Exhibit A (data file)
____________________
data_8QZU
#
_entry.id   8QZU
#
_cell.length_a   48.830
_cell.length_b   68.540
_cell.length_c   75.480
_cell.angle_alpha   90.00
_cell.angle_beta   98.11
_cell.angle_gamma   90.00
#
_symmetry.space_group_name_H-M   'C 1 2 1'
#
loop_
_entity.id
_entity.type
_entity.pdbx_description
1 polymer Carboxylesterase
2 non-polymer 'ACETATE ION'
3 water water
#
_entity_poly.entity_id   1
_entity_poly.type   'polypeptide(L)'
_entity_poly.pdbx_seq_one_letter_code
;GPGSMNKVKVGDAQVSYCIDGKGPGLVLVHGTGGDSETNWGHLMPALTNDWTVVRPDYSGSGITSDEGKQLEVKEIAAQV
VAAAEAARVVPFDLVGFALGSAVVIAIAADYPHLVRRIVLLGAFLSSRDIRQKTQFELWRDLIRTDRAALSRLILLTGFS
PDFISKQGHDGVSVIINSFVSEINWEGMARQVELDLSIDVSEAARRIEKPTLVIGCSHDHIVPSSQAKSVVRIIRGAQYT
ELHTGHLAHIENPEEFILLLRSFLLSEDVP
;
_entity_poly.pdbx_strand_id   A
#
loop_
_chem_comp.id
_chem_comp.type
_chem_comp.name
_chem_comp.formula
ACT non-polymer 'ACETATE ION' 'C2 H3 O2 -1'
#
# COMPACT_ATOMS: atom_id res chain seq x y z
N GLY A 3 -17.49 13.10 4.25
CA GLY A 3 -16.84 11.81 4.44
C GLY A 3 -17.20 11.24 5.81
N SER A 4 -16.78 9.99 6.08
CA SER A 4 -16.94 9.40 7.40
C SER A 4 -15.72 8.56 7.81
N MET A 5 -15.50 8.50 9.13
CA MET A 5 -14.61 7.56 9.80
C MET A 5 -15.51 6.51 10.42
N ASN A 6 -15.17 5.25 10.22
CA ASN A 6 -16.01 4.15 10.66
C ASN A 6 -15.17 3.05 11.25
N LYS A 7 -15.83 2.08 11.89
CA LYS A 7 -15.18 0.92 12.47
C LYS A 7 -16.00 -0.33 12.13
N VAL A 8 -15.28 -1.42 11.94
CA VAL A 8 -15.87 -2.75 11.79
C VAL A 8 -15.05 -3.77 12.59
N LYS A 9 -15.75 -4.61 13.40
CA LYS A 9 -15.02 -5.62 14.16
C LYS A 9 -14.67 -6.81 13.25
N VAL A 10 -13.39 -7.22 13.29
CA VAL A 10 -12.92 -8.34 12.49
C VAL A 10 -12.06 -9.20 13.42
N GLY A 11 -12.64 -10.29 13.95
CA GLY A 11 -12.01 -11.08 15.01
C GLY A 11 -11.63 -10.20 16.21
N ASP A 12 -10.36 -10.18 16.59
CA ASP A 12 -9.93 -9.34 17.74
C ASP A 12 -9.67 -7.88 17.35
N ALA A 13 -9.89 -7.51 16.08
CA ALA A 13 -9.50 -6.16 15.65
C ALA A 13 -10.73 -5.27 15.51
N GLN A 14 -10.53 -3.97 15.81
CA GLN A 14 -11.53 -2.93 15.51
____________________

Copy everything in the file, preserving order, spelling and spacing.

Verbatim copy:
data_8QZU
#
_entry.id   8QZU
#
_cell.length_a   48.830
_cell.length_b   68.540
_cell.length_c   75.480
_cell.angle_alpha   90.00
_cell.angle_beta   98.11
_cell.angle_gamma   90.00
#
_symmetry.space_group_name_H-M   'C 1 2 1'
#
loop_
_entity.id
_entity.type
_entity.pdbx_description
1 polymer Carboxylesterase
2 non-polymer 'ACETATE ION'
3 water water
#
_entity_poly.entity_id   1
_entity_poly.type   'polypeptide(L)'
_entity_poly.pdbx_seq_one_letter_code
;GPGSMNKVKVGDAQVSYCIDGKGPGLVLVHGTGGDSETNWGHLMPALTNDWTVVRPDYSGSGITSDEGKQLEVKEIAAQV
VAAAEAARVVPFDLVGFALGSAVVIAIAADYPHLVRRIVLLGAFLSSRDIRQKTQFELWRDLIRTDRAALSRLILLTGFS
PDFISKQGHDGVSVIINSFVSEINWEGMARQVELDLSIDVSEAARRIEKPTLVIGCSHDHIVPSSQAKSVVRIIRGAQYT
ELHTGHLAHIENPEEFILLLRSFLLSEDVP
;
_entity_poly.pdbx_strand_id   A
#
loop_
_chem_comp.id
_chem_comp.type
_chem_comp.name
_chem_comp.formula
ACT non-polymer 'ACETATE ION' 'C2 H3 O2 -1'
#
# COMPACT_ATOMS: atom_id res chain seq x y z
N GLY A 3 -17.49 13.10 4.25
CA GLY A 3 -16.84 11.81 4.44
C GLY A 3 -17.20 11.24 5.81
N SER A 4 -16.78 9.99 6.08
CA SER A 4 -16.94 9.40 7.40
C SER A 4 -15.72 8.56 7.81
N MET A 5 -15.50 8.50 9.13
CA MET A 5 -14.61 7.56 9.80
C MET A 5 -15.51 6.51 10.42
N ASN A 6 -15.17 5.25 10.22
CA ASN A 6 -16.01 4.15 10.66
C ASN A 6 -15.17 3.05 11.25
N LYS A 7 -15.83 2.08 11.89
CA LYS A 7 -15.18 0.92 12.47
C LYS A 7 -16.00 -0.33 12.13
N VAL A 8 -15.28 -1.42 11.94
CA VAL A 8 -15.87 -2.75 11.79
C VAL A 8 -15.05 -3.77 12.59
N LYS A 9 -15.75 -4.61 13.40
CA LYS A 9 -15.02 -5.62 14.16
C LYS A 9 -14.67 -6.81 13.25
N VAL A 10 -13.39 -7.22 13.29
CA VAL A 10 -12.92 -8.34 12.49
C VAL A 10 -12.06 -9.20 13.42
N GLY A 11 -12.64 -10.29 13.95
CA GLY A 11 -12.01 -11.08 15.01
C GLY A 11 -11.63 -10.20 16.21
N ASP A 12 -10.36 -10.18 16.59
CA ASP A 12 -9.93 -9.34 17.74
C ASP A 12 -9.67 -7.88 17.35
N ALA A 13 -9.89 -7.51 16.08
CA ALA A 13 -9.50 -6.16 15.65
C ALA A 13 -10.73 -5.27 15.51
N GLN A 14 -10.53 -3.97 15.81
CA GLN A 14 -11.53 -2.93 15.51